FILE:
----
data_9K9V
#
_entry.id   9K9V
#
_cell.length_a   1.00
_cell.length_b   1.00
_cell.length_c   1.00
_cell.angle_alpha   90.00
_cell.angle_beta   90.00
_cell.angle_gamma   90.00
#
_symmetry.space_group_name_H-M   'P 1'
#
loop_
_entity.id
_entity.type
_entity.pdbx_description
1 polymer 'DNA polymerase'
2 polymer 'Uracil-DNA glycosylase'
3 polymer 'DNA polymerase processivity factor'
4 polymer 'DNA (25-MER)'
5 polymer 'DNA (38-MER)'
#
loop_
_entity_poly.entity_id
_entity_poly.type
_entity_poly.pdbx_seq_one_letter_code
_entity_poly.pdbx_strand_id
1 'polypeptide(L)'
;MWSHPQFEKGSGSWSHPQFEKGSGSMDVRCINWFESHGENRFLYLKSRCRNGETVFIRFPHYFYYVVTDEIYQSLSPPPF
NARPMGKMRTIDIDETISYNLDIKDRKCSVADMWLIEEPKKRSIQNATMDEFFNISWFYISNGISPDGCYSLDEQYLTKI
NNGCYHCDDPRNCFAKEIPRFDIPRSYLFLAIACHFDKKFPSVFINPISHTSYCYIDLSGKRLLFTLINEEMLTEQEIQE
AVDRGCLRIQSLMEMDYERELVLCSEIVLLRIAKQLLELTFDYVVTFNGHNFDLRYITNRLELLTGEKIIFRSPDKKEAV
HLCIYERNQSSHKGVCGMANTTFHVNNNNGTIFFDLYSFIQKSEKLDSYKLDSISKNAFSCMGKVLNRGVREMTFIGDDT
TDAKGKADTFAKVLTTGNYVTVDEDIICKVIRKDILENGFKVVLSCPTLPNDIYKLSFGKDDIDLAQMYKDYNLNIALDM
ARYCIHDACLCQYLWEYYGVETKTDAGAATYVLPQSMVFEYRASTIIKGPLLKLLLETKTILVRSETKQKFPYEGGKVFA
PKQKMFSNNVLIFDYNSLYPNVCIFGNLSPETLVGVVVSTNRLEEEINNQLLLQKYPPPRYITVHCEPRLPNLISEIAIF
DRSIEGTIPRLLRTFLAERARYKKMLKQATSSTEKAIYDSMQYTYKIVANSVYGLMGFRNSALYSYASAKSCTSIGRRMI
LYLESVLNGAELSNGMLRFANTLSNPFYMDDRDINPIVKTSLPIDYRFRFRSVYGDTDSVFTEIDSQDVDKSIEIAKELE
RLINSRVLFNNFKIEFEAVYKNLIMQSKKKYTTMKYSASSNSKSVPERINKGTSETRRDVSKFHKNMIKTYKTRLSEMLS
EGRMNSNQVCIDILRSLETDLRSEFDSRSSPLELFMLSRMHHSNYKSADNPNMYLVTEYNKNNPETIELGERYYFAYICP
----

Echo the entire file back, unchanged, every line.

data_9K9V
#
_entry.id   9K9V
#
_cell.length_a   1.00
_cell.length_b   1.00
_cell.length_c   1.00
_cell.angle_alpha   90.00
_cell.angle_beta   90.00
_cell.angle_gamma   90.00
#
_symmetry.space_group_name_H-M   'P 1'
#
loop_
_entity.id
_entity.type
_entity.pdbx_description
1 polymer 'DNA polymerase'
2 polymer 'Uracil-DNA glycosylase'
3 polymer 'DNA polymerase processivity factor'
4 polymer 'DNA (25-MER)'
5 polymer 'DNA (38-MER)'
#
loop_
_entity_poly.entity_id
_entity_poly.type
_entity_poly.pdbx_seq_one_letter_code
_entity_poly.pdbx_strand_id
1 'polypeptide(L)'
;MWSHPQFEKGSGSWSHPQFEKGSGSMDVRCINWFESHGENRFLYLKSRCRNGETVFIRFPHYFYYVVTDEIYQSLSPPPF
NARPMGKMRTIDIDETISYNLDIKDRKCSVADMWLIEEPKKRSIQNATMDEFFNISWFYISNGISPDGCYSLDEQYLTKI
NNGCYHCDDPRNCFAKEIPRFDIPRSYLFLAIACHFDKKFPSVFINPISHTSYCYIDLSGKRLLFTLINEEMLTEQEIQE
AVDRGCLRIQSLMEMDYERELVLCSEIVLLRIAKQLLELTFDYVVTFNGHNFDLRYITNRLELLTGEKIIFRSPDKKEAV
HLCIYERNQSSHKGVCGMANTTFHVNNNNGTIFFDLYSFIQKSEKLDSYKLDSISKNAFSCMGKVLNRGVREMTFIGDDT
TDAKGKADTFAKVLTTGNYVTVDEDIICKVIRKDILENGFKVVLSCPTLPNDIYKLSFGKDDIDLAQMYKDYNLNIALDM
ARYCIHDACLCQYLWEYYGVETKTDAGAATYVLPQSMVFEYRASTIIKGPLLKLLLETKTILVRSETKQKFPYEGGKVFA
PKQKMFSNNVLIFDYNSLYPNVCIFGNLSPETLVGVVVSTNRLEEEINNQLLLQKYPPPRYITVHCEPRLPNLISEIAIF
DRSIEGTIPRLLRTFLAERARYKKMLKQATSSTEKAIYDSMQYTYKIVANSVYGLMGFRNSALYSYASAKSCTSIGRRMI
LYLESVLNGAELSNGMLRFANTLSNPFYMDDRDINPIVKTSLPIDYRFRFRSVYGDTDSVFTEIDSQDVDKSIEIAKELE
RLINSRVLFNNFKIEFEAVYKNLIMQSKKKYTTMKYSASSNSKSVPERINKGTSETRRDVSKFHKNMIKTYKTRLSEMLS
EGRMNSNQVCIDILRSLETDLRSEFDSRSSPLELFMLSRMHHSNYKSADNPNMYLVTEYNKNNPETIELGERYYFAYICP